Vanessa Briscoe Hay's top 5 Pylon songs
Athens' music icon reflects on a post-punk legacy
More than 35 years after Pylon released its debut album, Gyrate, the slithering bass lines, dance floor drums, and ramshackle guitar laid down by Athens' seminal post-punk quartet still resonate with countless young bands. Pylon never reached the same level of notoriety as hometown peers R.E.M. and the B-52's, despite those group's singing their praise throughout their respective careers.
After three albums, Gyrate (1980), Chomp (1983), and Chain (1990), and playing occasional reunion shows, Pylon finally called it quits in 2009 following the death of guitarist Randy Bewley. This year, singer Vanessa Briscoe Hay has assembled a new cast of musicians, dubbed the Pylon Reenactment Society, featuring Jason NeSmith (guitar), Kay Stanton (bass), Joe Rowe (drums), and Damon Denton (keyboard) — Hay is the only original Pylon member. The mission: Breathe new life into Pylon's songs. Before bringing the group to Atlanta, she took a few minutes to talk about her five favorite Pylon songs, and to muse on what they mean to her after all these years.
5) "Feast on My Heart" from the album Gyrate
I wrote these lyrics with a former roommate Craig Woodall. We opened Shakespeare at random to Titus Andronicus and translated the dialogue we found into modern words. The song itself is a true rocker and so much fun to perform. Guitarist Randy Bewley, Michael Lachowski and drummer Curtis Crowe blew me away every time we did this live. This was recorded at Stone Mountain Studio with Bruce Baxter and Kevin Dunn. Mission of Burma asked me to come into Atlanta to the Earl a few years ago just to sing this one song with them. I got off work, my husband Bob Hay drove me there, I sang it at the end of their first set and he drove me back to Athens because I had to get up a 5 a.m. for my job as a Registered Nurse. It was nice to see them again and an honor to be remembered by such a great band. I am retired now and I salute all you rockers and nurses everywhere! Two of the hardest and most rewarding jobs there are.
4) "Crazy" from the album Chomp
This one is fun to sing live. I was going through a lot of changes in my life at the time and I guess I was trying to give myself a little encouragement. We recorded two versions of this. One while we were first starting to record Chomp with Bruce Baxter for DB Records at this enormous studio in Atlanta which did religious choirs and such. At some point after that session, we started discussions about taking another approach to recording and asked Chris Stamey to be our producer and got his bandmate Gene Holder to come on as engineer at Mitch Easter's studio. That board he had was on its last legs and about to be replaced, but they worked a sort of magic there by sheer will and using a new technology to us called the Noisegate to record and mix. R.E.M. went on to record this song and the money sure came in handy years later when I had a lot of medical bills from my daughter Victoria's brain tumor surgery. R.E.M. continued to be huge supporters of us and performed that song live and asked us to open for them on a leg of the Green tour after we came out of our first retirement.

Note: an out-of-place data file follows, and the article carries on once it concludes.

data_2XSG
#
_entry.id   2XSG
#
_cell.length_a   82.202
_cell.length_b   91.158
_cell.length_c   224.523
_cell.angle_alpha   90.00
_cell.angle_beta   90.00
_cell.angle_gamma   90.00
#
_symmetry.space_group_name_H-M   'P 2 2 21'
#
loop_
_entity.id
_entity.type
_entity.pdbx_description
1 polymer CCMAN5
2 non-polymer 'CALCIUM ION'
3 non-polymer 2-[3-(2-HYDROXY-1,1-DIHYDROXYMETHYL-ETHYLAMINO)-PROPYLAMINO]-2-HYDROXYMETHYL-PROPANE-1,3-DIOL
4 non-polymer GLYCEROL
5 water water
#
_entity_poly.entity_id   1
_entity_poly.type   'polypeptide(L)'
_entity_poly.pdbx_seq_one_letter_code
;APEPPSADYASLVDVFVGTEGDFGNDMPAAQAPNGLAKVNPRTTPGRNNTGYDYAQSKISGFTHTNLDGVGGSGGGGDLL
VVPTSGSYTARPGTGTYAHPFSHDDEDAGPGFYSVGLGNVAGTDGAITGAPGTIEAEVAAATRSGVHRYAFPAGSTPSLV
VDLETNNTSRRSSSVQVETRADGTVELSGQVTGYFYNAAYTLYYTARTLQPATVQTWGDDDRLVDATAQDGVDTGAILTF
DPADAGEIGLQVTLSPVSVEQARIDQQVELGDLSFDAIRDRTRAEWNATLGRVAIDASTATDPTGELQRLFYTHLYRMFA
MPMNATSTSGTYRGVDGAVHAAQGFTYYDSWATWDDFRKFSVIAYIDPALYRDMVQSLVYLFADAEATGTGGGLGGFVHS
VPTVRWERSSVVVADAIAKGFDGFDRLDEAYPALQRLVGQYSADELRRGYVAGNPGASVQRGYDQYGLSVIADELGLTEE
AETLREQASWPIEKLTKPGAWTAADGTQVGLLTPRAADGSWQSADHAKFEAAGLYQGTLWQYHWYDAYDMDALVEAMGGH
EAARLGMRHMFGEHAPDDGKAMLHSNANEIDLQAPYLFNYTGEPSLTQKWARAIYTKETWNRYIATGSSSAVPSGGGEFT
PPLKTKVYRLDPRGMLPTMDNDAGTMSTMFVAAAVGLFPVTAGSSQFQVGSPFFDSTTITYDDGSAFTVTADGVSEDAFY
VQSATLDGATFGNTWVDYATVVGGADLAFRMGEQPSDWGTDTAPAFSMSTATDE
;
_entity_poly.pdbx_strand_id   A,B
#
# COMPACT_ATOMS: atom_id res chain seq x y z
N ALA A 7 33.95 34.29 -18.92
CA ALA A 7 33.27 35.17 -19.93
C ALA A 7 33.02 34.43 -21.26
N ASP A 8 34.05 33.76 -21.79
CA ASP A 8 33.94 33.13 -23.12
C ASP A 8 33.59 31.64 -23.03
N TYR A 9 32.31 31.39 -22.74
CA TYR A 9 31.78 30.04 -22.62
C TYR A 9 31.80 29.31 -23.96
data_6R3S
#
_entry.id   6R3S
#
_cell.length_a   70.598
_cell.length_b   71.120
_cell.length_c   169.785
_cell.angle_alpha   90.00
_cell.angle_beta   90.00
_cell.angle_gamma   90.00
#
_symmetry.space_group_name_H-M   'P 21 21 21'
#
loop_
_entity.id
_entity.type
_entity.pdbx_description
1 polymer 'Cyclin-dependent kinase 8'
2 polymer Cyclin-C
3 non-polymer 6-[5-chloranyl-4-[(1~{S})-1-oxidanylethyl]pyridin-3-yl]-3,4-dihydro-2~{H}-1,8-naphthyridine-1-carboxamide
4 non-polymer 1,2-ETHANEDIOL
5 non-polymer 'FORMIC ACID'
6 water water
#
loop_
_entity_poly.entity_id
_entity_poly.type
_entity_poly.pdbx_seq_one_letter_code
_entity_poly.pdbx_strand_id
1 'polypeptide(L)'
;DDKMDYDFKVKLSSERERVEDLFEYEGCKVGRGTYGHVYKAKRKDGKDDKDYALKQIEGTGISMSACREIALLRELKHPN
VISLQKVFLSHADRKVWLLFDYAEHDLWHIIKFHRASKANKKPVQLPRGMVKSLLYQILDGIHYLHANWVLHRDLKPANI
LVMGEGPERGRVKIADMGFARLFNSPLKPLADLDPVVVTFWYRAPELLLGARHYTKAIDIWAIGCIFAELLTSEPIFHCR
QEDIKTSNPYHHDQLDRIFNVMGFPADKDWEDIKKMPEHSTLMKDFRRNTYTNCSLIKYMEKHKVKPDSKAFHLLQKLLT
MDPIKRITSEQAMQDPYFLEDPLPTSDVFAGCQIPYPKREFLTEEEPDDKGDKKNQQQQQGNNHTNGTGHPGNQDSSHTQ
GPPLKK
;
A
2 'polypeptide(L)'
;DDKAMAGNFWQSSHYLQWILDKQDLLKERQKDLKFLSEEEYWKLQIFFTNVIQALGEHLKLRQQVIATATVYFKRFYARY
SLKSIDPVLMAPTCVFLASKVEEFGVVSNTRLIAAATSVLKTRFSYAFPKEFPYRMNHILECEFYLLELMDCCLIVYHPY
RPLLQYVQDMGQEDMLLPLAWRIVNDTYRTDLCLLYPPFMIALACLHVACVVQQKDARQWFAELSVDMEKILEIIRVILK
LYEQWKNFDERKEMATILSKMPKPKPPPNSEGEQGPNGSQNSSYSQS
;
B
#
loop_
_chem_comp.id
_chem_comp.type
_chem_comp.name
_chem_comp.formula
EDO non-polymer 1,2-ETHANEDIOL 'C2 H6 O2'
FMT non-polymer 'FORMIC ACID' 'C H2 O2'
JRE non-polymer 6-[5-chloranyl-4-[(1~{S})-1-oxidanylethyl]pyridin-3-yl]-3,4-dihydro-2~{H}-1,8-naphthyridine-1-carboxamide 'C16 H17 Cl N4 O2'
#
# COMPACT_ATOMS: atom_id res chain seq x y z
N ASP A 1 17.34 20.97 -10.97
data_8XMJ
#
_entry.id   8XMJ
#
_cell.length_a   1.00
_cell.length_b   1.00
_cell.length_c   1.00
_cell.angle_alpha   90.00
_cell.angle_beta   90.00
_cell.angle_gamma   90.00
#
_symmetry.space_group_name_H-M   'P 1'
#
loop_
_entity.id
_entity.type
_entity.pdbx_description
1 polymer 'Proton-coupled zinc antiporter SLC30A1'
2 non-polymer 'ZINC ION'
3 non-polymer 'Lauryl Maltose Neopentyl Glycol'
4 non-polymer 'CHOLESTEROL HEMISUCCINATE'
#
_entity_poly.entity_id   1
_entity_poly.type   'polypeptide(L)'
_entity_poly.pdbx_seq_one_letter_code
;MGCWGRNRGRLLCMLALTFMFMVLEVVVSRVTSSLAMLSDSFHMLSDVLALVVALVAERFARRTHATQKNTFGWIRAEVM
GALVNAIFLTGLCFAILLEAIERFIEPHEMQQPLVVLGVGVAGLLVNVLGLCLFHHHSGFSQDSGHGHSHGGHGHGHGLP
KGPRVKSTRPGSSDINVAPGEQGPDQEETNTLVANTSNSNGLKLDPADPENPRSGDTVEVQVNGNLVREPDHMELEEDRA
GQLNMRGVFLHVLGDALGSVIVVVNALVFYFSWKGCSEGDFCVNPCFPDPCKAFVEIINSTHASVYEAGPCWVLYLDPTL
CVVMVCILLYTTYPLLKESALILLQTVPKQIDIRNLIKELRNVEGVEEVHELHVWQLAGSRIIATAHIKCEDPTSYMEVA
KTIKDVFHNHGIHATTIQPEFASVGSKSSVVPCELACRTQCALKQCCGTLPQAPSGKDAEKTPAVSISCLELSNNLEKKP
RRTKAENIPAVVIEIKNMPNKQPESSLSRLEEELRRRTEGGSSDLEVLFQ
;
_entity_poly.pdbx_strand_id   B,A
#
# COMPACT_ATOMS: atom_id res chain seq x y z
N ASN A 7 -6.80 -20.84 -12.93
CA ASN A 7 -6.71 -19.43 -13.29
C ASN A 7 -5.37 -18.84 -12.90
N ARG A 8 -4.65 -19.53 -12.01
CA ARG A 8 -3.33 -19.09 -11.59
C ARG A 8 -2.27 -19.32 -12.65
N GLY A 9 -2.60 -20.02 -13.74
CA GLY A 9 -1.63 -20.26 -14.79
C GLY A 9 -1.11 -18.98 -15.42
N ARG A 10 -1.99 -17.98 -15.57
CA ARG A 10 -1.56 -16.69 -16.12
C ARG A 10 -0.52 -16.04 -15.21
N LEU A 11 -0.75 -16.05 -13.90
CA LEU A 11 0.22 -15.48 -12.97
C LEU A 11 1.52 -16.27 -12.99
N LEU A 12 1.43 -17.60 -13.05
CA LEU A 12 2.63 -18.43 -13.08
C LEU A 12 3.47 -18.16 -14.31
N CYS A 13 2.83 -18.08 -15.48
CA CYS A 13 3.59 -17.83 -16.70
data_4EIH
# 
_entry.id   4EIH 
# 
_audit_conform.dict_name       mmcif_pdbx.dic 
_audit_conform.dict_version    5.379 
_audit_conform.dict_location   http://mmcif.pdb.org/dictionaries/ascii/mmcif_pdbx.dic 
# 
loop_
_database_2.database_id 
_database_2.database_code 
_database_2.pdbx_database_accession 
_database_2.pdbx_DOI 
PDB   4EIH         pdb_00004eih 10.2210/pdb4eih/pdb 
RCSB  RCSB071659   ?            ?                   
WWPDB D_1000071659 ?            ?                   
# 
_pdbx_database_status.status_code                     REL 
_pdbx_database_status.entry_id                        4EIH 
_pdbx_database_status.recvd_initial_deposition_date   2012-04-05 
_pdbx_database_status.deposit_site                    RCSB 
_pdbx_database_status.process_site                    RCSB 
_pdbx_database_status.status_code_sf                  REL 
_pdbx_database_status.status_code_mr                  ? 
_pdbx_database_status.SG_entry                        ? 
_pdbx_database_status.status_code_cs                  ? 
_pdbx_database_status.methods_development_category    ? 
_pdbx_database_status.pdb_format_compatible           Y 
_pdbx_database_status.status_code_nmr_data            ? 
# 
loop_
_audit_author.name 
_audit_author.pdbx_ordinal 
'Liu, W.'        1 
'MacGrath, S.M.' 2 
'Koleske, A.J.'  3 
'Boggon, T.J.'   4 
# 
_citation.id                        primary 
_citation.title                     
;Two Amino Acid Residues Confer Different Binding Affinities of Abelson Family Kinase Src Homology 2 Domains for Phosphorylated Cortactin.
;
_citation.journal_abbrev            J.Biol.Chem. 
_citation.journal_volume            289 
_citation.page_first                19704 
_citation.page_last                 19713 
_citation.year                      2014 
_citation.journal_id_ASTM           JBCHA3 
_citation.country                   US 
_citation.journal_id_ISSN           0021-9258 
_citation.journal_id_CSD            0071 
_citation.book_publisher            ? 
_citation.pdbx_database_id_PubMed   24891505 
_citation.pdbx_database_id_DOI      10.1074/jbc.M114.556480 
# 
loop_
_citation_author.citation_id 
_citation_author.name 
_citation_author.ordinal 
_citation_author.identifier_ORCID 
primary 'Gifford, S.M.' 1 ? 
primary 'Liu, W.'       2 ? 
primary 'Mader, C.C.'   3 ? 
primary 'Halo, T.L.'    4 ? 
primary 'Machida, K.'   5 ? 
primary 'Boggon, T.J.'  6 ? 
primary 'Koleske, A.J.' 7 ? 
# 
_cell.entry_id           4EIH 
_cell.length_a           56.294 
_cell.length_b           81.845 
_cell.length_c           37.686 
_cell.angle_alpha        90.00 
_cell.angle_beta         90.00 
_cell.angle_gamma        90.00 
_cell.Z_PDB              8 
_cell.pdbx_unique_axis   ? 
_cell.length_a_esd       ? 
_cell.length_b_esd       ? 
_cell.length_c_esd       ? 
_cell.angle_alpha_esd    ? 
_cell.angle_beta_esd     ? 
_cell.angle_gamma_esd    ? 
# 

3) "Danger" from the album Gyrate
"Danger" was a song that was great to play live. It never came out exactly the same way. We recorded it at Stone Mountain Studio in 1980 for our first album, Gyrate, with Bruce Baxter and Kevin Dunn there. Love Tractor guitarist Mark Cline used to joke that he was going to pay someone to write more lyrics, but it obviously has all the lyrics it needs. Probably our best dance song live. James Murphy from DFA had it as part of his DJ set for years and that is what led them to asking if they could reissue our first two albums.
2) "K" from the album Chomp
This song that fell together by chance. The lyrics came from a scrabble game that bassist Michael Lachowski and I played together in a session where we were consciously trying to write lyrics. When we first performed this song live, it fell completely apart. We were sort of embarrassed, but our friend John Seawright came up to us after the show and was raving about that new song. We went back and listened to the tape of it and realized that it was better than what we were originally trying to do. So we spent hours dissecting that tape and learning the song the way it accidentally happened. Chris Stamey and Gene Holder from the DBs worked with us at Mitch Easter's studio to make it happen in an interesting way.
1) "Cool" b/w "Dub" (7-inch)
When asked by producer and DB Records owner Danny Beard to record our first single in 1979, we rehearsed two other songs practically to death prior to going into the studio. When we heard them, we realized they weren't fresh anymore and begged Danny for one more day of studio time to record two songs, which we had just written. They were recorded at Stone Mountain Studio (no longer exists) on Buford Highway on a board which it turns out the original version of "Freebird" was recorded on. The recording engineer was Bruce Baxter and his way of dealing with us was to try to get as faithful of a live sound as possible. Kevin Dunn was the producer and worked with Bruce to get the sound right. I was always singing in the "red zone." Randy's guitar line is one of the best he ever wrote. The other side of the single was "Dub" and we didn't have an ending for it. They just shone a flashlight when we were running out of time. All our friends who were there for the recording came in and chanted, "breakfast." That's why the song has a fadeout. We were into everything being new and fresh and purposely left this off our first album. That mistake was rectified by the release of Gyrate + in 2007.